"We are very proud of the depth and transparency of this database," Kennedy told me. "It's a fantastic resource for anybody looking at the scope of our business." Kennedy was granting me run of the place: I could model, sample and tinker with the numbers, as long as I gave the association credit. But now, taxiing for takeoff flying to the once-and-future monument of decay -- Venice, Italy -- all I can say is, it's stunning how sad a song these numbers sing.
The single greatest takeaway of wandering through four decades of music sales and revenue data is how this industry reinvents itself in the face of technological change. Heavens, there were lame ideas: the CD single, music kiosk or DVD audio? Please. And money was lost. Roughly $400 million went away when the vinyl single business went south in the late '70s. It took until the early '80s for the cassette to replace those sales. But overall, time and again, the music industry faced a new tech world order, embraced it, found an audience with it and made money. It all culminated with a remarkable 1999 peak of 1.3 billion total units sold, earning North American revenues of $19 billion or so.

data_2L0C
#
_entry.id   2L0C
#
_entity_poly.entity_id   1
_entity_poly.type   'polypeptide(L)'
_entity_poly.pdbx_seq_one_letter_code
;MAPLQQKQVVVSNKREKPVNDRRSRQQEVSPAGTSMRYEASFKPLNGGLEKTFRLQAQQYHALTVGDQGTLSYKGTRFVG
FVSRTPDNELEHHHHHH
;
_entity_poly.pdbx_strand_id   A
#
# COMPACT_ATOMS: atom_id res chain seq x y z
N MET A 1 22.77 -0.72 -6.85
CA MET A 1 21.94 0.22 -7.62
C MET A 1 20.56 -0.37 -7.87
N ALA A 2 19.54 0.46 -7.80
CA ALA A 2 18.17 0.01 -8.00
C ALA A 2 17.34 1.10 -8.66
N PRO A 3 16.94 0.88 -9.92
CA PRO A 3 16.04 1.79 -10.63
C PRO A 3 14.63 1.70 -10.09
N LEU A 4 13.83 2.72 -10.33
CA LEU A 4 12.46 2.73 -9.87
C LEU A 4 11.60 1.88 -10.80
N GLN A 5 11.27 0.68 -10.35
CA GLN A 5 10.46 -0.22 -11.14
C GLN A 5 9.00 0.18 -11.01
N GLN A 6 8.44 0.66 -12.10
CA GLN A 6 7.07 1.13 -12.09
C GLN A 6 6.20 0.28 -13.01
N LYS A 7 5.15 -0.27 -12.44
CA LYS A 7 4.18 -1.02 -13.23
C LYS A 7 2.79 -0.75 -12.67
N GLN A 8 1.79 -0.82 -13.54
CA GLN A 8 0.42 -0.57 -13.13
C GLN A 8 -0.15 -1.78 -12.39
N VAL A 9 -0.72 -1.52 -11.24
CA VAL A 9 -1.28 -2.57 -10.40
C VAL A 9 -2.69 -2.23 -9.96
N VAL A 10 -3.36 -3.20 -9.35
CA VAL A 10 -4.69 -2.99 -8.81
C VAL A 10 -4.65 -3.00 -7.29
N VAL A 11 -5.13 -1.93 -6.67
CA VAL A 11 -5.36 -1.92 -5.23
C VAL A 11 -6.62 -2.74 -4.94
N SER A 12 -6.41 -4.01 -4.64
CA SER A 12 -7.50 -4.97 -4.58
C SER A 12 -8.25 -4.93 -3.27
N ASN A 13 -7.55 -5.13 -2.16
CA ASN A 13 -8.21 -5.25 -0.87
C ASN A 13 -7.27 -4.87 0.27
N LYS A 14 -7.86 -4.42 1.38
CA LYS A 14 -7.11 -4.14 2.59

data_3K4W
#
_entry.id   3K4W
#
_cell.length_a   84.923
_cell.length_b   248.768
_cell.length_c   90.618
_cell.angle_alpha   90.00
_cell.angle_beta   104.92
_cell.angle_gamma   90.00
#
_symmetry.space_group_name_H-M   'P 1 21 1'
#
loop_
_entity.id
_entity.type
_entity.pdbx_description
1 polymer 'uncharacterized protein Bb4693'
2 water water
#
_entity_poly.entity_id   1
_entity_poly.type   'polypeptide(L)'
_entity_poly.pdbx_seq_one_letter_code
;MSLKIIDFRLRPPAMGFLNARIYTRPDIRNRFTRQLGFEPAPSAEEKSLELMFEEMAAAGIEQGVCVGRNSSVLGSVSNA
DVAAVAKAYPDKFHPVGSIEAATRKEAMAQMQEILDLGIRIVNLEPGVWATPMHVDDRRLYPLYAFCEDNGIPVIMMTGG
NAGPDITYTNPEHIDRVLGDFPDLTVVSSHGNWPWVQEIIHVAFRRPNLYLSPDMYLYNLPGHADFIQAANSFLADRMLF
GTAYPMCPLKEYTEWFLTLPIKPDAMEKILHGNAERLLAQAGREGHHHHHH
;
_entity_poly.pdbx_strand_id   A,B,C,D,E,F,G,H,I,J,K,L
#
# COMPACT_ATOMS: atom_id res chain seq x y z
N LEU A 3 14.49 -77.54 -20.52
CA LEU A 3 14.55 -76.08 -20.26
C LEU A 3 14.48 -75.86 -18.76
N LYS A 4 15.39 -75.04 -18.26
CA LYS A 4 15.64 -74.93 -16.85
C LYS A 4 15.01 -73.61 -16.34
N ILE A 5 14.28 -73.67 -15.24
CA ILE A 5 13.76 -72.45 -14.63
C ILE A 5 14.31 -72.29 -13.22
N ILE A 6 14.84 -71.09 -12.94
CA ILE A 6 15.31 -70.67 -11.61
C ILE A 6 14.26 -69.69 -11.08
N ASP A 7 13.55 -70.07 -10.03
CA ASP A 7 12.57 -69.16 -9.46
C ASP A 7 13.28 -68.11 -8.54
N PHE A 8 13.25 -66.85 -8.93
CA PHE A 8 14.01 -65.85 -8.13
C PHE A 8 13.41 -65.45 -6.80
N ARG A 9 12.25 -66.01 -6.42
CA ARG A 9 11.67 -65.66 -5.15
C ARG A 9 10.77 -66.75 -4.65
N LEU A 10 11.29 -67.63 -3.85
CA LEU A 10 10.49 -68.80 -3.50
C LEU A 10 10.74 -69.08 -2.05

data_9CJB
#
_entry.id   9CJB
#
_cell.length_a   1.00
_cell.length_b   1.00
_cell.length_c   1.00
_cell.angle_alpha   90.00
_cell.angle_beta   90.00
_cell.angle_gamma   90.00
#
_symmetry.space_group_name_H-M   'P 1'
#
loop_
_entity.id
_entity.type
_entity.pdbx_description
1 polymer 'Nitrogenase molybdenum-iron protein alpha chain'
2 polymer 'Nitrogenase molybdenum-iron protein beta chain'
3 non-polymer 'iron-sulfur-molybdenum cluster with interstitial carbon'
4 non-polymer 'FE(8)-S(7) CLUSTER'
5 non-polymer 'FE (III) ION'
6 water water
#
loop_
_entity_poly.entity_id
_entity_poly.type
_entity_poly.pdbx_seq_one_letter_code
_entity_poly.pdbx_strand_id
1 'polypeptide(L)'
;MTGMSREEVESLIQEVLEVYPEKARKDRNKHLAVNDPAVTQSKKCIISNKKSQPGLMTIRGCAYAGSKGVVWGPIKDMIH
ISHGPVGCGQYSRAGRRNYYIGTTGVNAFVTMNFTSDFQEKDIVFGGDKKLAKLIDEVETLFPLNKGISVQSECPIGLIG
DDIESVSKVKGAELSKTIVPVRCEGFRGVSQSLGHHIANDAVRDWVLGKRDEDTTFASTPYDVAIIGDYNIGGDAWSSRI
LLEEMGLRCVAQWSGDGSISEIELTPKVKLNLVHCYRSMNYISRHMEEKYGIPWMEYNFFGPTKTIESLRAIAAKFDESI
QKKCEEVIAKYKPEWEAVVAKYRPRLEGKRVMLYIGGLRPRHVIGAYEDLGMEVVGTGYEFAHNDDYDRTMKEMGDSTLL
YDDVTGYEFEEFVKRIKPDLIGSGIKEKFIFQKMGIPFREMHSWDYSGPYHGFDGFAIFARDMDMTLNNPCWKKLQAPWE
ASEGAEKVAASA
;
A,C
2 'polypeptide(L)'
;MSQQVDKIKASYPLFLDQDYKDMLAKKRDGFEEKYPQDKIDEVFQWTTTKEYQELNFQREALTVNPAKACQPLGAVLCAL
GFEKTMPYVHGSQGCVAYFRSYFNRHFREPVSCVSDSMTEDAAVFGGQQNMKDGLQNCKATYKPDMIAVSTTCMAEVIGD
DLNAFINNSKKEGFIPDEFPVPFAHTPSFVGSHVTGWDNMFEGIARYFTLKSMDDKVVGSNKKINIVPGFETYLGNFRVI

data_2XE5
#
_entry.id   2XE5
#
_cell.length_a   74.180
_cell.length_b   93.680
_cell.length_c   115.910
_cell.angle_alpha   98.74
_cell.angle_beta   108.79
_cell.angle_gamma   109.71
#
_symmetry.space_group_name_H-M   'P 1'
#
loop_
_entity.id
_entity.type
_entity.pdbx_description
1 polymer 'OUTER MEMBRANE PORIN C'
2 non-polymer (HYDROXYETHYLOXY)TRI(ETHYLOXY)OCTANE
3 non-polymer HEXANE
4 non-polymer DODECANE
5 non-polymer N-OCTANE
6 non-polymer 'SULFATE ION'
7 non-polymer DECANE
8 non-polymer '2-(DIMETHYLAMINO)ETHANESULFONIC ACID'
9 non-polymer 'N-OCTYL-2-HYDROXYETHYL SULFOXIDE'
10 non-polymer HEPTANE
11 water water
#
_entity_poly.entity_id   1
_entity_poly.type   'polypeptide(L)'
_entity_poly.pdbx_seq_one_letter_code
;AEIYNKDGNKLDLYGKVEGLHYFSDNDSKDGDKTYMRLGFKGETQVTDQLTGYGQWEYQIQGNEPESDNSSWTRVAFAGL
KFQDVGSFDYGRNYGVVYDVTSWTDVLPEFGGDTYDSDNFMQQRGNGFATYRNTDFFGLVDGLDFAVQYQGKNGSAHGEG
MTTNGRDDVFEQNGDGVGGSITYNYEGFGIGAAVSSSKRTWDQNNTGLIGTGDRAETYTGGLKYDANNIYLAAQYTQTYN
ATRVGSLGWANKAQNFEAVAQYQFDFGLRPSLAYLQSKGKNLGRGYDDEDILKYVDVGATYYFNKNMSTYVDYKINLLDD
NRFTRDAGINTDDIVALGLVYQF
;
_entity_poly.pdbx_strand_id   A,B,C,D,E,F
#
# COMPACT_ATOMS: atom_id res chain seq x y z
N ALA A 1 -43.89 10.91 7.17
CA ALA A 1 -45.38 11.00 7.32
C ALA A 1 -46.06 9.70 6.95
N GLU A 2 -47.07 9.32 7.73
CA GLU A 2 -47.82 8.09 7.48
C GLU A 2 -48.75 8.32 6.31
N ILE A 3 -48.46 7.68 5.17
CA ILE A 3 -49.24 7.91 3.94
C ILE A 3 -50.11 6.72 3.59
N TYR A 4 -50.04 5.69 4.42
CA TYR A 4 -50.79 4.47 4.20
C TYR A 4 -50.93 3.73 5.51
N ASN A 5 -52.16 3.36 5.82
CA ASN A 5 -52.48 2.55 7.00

Then the digital Terminator dropped from the sky, and the music biz became just another John Connor huddling in the wreckage trying to stay alive.